First, in my mind, spending time working on a new idea is never a waste of time. The process of working with a new idea makes me better at writing as well as better at explaining things to clients. Sometimes the only fruit of a writing session is I now know that this is not the way I want to explain this topic.
Second, not everything needs to be shared. The article you are reading was started during a writing session when I was working on something completely different. I really thought it was going to be a good idea. (It was going to be an article inspired by this Joey Roth print which hangs in my office.)
After about 20 minutes it was obvious that it wasn’t going to work. As I was coming to terms with the fact that it wasn’t going to work, the idea of this article popped into my mind. Sometimes a false start will lead us to a topic we wouldn’t have found otherwise.
Third, just because it isn’t working today doesn’t mean it is not going to work. I have a whole folder filled with nothing more than started and half-finished articles. Every few weeks I sift through them. Sometimes I pick something up from the past because I have a new insight, sometimes I am inspired to write something new based on the false start, and sometimes I just think, “Yeah, there is a reason this never got finished.”
Don’t feel like you need to finish everything you start in this writing session. Be easy with yourself, considering that this is not a linear process.
Create A Writing Schedule
I have time set aside every day to write. This is one of the few nonnegotiable tasks in my day. It might happen at a time it was not planned, but it will happen. I know I write better when I do it regularly and I am more likely to end up with work I am happy with if I am constantly working at it.
I am not saying that you need to write every day. If you are just starting out that might be too much. Even if you are just going to spend 45 minutes once a week writing, that is a perfect start. It is going to get you in the habit of doing it. By making it a habit you are saying it is important.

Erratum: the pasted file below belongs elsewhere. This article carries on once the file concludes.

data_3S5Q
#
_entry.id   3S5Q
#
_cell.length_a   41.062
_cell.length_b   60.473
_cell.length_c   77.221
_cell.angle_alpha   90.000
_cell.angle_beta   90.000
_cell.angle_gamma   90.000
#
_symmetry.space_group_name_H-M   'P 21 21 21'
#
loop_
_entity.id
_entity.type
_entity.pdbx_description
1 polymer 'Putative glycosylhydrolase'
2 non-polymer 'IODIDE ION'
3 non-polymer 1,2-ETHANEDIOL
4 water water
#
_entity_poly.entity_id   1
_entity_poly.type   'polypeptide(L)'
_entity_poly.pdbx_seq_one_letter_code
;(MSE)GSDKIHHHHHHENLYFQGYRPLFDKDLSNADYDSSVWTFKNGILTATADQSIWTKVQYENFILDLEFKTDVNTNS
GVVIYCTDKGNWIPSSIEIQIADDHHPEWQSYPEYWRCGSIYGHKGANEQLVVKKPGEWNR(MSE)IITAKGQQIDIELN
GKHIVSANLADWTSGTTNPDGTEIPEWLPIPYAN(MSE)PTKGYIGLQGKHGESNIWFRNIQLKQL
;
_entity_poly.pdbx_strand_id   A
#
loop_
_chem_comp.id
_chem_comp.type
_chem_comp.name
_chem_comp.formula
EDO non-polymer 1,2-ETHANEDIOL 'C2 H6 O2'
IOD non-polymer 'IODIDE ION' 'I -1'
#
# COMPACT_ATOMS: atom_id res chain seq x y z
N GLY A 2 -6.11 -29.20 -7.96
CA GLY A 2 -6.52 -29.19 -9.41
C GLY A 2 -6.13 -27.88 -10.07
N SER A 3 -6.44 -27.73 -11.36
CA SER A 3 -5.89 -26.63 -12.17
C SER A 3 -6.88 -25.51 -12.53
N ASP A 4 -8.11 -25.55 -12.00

There are two choices that have transformed my website the most in the last three years. One of them is a regular writing schedule.
Get Feedback From People You Trust
Writing articles is something you are going to get better at over time IF you are willing to get better at it. After you have written a few things let some friends or trusted colleagues take a look at your work. When you do this, ask them for some very specific feedback.
Here are the normal questions I ask people who are reviewing my work:
- Does the article make logical sense?
- Is any of it too long or too short?
- What is the strength of the article?
- What could use improvement?
By asking very specific questions you are going to ensure you get the feedback that is most helpful to you in the process of getting better at writing stuff.
I always love reading other people’s stuff. If you would like some feedback on something you have written let me know.
Do something now!
Writing isn’t something that happens on its own. It is something you have to do.
It doesn’t have to be perfect. It doesn’t have to be complete. It doesn’t even need to end up as something that others see.
But you should write something.
It will get you closer to a great finished product that will make someone else’s life and healing journey easier.